PlanetLaundry and Supplements Midwest Supplement Fall 2014 : Page 1

Supplement to the PlanetLaundry Magazine BUSINESS PROFILE STEVEN GOULD Fall 2014 | planetlaundry.com | coinlaundry.org Food for Thought Former Restaurant Manager Strikes Out on His Own in the Laundry Business Sheldon Hermann is no stranger to the business of serving the public. Prior to becoming the owner of Linwood Laundry in Indianapolis, he spent 16 years in the restaurant industry as a manager for a chain restaurant company. However, like so many others in the past, he had that urge to do something on his own. And, his experience in the restaurant business made him realize that his path to business ownership might not include serving food. “I really enjoyed the restaurant business, and I knew all too well what it involved, especially time-wise,” Sheldon explained. “It’s a tough business, and you definitely have to be married to it.” So, he set out to look for a business that he not only felt he could own and operate, but also one that he would enjoy. During this period of due diligence, a friend introduced him to the coin laundry business. “My friend is a banker,” Sheldon said. “He had a client who was ADVERTISERS AristoCraft | 15 Coin Laundry Insurance | 13 Coin Laundry Association | 15 Coin-O-Matic | Back Cover D&M Equipment | 05 D&M Service School | 09 Laundrylux | 02 Midwest Laundries | 07 continued on page 3

BUSINESS PROFILE

Steven Gould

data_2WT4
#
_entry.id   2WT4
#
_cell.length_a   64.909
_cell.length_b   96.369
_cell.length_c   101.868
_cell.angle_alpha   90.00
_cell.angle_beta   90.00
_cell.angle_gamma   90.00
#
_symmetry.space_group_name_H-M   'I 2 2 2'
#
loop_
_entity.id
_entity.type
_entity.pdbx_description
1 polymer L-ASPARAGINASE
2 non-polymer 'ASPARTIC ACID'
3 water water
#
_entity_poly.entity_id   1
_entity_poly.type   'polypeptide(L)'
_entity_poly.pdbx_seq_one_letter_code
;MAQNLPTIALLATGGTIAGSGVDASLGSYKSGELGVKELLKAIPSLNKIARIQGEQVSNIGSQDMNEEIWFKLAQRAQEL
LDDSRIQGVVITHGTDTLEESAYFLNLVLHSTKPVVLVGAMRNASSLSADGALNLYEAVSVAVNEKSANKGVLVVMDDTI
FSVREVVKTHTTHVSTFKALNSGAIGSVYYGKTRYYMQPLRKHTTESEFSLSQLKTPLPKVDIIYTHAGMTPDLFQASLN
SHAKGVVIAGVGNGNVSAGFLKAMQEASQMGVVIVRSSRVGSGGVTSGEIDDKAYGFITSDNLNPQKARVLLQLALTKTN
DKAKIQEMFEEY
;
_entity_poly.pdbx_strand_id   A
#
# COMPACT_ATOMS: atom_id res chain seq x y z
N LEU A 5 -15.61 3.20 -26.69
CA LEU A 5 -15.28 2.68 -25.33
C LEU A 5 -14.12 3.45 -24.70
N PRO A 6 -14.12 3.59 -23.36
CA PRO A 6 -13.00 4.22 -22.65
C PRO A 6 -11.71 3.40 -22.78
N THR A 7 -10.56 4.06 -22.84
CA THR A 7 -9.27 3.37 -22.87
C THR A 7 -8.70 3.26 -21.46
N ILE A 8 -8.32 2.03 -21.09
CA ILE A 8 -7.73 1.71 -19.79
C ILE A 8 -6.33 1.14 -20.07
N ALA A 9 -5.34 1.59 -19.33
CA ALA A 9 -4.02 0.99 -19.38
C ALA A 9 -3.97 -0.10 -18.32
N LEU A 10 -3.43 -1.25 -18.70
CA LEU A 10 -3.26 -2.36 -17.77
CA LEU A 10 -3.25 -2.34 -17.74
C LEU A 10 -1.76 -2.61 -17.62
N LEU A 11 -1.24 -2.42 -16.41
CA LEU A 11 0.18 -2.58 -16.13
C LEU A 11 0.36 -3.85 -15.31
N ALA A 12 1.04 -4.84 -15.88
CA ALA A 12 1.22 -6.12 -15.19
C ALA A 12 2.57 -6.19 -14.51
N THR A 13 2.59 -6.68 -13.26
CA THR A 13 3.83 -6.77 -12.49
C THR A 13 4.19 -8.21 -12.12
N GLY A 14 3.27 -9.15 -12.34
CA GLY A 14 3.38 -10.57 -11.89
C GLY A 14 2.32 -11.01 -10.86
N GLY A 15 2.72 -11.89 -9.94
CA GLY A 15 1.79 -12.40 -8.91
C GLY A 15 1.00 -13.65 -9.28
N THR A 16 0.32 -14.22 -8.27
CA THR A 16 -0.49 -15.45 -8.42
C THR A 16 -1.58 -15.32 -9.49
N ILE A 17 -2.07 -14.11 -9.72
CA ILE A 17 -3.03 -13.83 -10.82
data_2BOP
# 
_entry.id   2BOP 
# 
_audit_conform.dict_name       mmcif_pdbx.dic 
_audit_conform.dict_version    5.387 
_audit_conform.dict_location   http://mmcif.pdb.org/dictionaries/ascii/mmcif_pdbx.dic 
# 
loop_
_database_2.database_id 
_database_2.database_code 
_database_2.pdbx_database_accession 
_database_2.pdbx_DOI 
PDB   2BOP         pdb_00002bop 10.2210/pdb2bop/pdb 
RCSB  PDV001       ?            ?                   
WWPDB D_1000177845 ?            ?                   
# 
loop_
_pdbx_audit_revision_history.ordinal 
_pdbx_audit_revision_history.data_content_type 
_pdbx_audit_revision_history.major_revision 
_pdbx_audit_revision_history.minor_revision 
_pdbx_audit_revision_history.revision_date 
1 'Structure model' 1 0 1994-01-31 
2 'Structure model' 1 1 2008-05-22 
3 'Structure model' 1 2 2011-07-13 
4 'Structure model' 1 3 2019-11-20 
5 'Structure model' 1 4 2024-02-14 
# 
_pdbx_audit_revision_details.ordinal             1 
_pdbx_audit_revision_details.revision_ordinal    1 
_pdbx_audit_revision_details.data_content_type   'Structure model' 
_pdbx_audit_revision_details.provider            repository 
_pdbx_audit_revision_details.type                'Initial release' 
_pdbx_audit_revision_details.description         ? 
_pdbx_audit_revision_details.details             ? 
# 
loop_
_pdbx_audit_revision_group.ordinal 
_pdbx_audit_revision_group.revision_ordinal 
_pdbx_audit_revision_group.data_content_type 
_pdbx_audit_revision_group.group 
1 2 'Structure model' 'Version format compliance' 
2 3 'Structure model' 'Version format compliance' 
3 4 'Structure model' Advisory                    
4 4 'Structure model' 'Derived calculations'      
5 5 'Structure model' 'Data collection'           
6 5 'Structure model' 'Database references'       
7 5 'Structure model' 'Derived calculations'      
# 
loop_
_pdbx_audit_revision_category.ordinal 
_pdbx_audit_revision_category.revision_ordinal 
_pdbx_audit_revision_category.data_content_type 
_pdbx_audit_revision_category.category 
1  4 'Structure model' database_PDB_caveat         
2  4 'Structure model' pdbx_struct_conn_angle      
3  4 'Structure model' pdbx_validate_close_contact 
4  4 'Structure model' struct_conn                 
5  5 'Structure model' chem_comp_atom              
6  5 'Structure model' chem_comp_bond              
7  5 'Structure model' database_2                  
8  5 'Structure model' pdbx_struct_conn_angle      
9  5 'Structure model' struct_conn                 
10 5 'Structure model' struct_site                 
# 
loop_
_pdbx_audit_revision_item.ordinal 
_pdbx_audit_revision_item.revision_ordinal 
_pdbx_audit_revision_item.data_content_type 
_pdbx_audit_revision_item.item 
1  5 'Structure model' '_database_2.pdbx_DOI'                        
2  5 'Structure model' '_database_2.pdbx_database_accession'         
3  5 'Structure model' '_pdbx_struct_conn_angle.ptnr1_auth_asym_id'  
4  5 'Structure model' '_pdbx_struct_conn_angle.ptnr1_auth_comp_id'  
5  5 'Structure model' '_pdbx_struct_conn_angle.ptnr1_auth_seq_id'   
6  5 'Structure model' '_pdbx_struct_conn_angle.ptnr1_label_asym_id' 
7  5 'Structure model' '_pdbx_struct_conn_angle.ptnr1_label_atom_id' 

Food for Thought

Sheldon Hermann is no stranger to the business of serving the public.

Prior to becoming the owner of Linwood Laundry in Indianapolis, he spent 16 years in the restaurant industry as a manager for a chain restaurant company. However, like so many others in the past, he had that urge to do something on his own. And, his experience in the restaurant business made him realize that his path to business ownership might not include serving food.

“I really enjoyed the restaurant business, and I knew all too well what it involved, especially time-wise,” Sheldon explained. “It’s a tough business, and you definitely have to be married to it.”

So, he set out to look for a business that he not only felt he could own and operate, but also one that he would enjoy. During this period of due diligence, a friend introduced him to the coin laundry business.

“My friend is a banker,” Sheldon said. “He had a client who was trying to get a business loan and also was looking to sell a coin laundry. So I started to look into it, and the whole business just made sense to me.”

While that particular store wasn't the one Sheldon would eventually purchase, it got him interested in the laundry industry. He continued to look into the business and became more and more comfortable with it.

“In my mind, it was very similar to the restaurant business, but you don’t have to deal with food, which makes it much simpler,” he explained. “And you don’t require as many employees. In the restaurant business, I would need 16 people per location, whereas with the coin laundry, I really need just one person to run a shift.

“I kept learning about the business and looking around,” he added. “Eventually, I found a location for sale, purchased it and just jumped right in and got my feet wet.”

That first store was purchased in March 2000 for approximately $65,000. The whole process took about two months, and Sheldon has happily been in the self-service laundry business ever since.